In October 1789, a group of French revolutionaries stormed the gates of Versailles and immediately set about shattering the mirrors on Marie Antoinette's bedroom walls. This gesture was symbolic in more ways than one. On one level, it targeted the queen herself, disdained for the frivolity and self-absorption that her mirrors had, throughout her lavish reign, ostensibly abetted. (Marie Antoinette escaped her persecutors, but not for long. In 1793, while a prisoner of the new French Republic, she was categorically denied access to a mirror.) In smashing the queen's looking glasses, the insurgents revealed their hatred for a public figure too captivated by her own image to notice her subjects' poverty and suffering. Like Narcissus, she had fallen in love with her own reflection, and, like him, she would have to pay.
On another level, the destruction of the royal mirrors represented an attack on an entire aristocratic way of life. The mirror, at least in Europe, had long been associated with the refinement of the court. Although metal mirrors had existed in China and Egypt for millennia, the predecessor of today's glass mirror was developed in Renaissance Venice, where glassblowing techniques first inspired mirror makers to use glass instead of polished steel. With its superior reflectivity and its light-catching dazzle, the Venetian-glass mirror became a must-have luxury item among the European elite. In the late 16th century, Catherine de' Medici had 119 such mirrors installed in her palace apartments, in Paris; the resultant cabinet des miroirs (mirror chamber) set the new standard for interior decor in France and abroad. Its shimmering walls had the threefold benefit of seemingly expanding a small space, intensifying the brilliance of candlelight, and refracting ad infinitum the glitter of the queen's and her courtiers' jewelry. "In their enchanted chambers," wrote one poet of the cabinets des miroirs that soon graced countless noble abodes, "fabric no longer has a place. / On all the walls on all four sides / Encrusted mirrors here show their face."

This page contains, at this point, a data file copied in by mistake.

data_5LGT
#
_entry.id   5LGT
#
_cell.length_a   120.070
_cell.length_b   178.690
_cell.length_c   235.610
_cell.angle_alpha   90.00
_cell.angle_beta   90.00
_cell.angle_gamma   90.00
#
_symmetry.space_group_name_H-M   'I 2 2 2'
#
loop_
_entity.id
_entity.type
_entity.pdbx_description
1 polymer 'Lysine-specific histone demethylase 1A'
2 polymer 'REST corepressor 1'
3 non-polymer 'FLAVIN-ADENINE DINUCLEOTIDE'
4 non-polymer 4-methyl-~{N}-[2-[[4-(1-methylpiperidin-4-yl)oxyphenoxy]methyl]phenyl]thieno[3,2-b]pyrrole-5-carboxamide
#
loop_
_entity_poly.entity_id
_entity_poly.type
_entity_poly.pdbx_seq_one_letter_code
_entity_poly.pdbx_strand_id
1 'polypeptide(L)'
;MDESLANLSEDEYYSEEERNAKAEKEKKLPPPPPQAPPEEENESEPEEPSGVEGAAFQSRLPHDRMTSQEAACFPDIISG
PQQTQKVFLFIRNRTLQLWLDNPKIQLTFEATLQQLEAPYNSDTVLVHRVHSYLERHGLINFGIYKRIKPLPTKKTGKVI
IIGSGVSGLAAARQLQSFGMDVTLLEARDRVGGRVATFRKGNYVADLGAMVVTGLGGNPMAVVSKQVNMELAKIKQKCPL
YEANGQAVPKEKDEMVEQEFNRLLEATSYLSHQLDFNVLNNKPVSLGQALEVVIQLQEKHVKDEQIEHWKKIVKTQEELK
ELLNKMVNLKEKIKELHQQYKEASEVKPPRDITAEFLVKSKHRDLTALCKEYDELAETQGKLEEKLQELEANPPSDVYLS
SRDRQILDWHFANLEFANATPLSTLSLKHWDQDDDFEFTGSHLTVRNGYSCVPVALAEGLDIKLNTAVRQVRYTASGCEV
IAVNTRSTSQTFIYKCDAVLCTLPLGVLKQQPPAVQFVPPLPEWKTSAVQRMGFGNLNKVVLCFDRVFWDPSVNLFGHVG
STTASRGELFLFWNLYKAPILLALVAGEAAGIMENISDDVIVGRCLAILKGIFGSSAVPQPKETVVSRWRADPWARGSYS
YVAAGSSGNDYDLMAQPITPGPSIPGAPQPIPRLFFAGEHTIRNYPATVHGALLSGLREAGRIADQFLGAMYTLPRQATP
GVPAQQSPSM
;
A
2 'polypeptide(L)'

The vogue for decorating with reflective glass reached its peak under Louis XIV, whose personal collection of treasures included 563 mirrors, and who in 1682 unveiled a new architectural wonder: the Palace of Versailles's Hall of Mirrors. There, 17 gigantic false window casements, each covered with 21 panes of mirrored glass, faced 17 real windows looking out over the grounds, thereby, one guest reported, "expand[ing] this hall a million times over so it seem[ed] almost infinite." The Hall of Mirrors was a supreme and irrefutable expression of the king's incomparable might.
Like mirrors today, those of the prerevolutionary era were not just decorative but practical as well: They enabled people to get a better look at themselves. "O sweet mirror, created in order to know that which our own gaze cannot see!" So declaimed one 16th-century author, marveling at how this new invention allowed man, for the first time, to view more of himself than his hands and feet. In the mirror, one could finally see, and try to control, what others saw. And so dressing for others emerged as an essential feature of civilized society. To well-born Europeans, a dedication to grooming and fashion showed a basic respect for their peers -- not to mention their sovereign.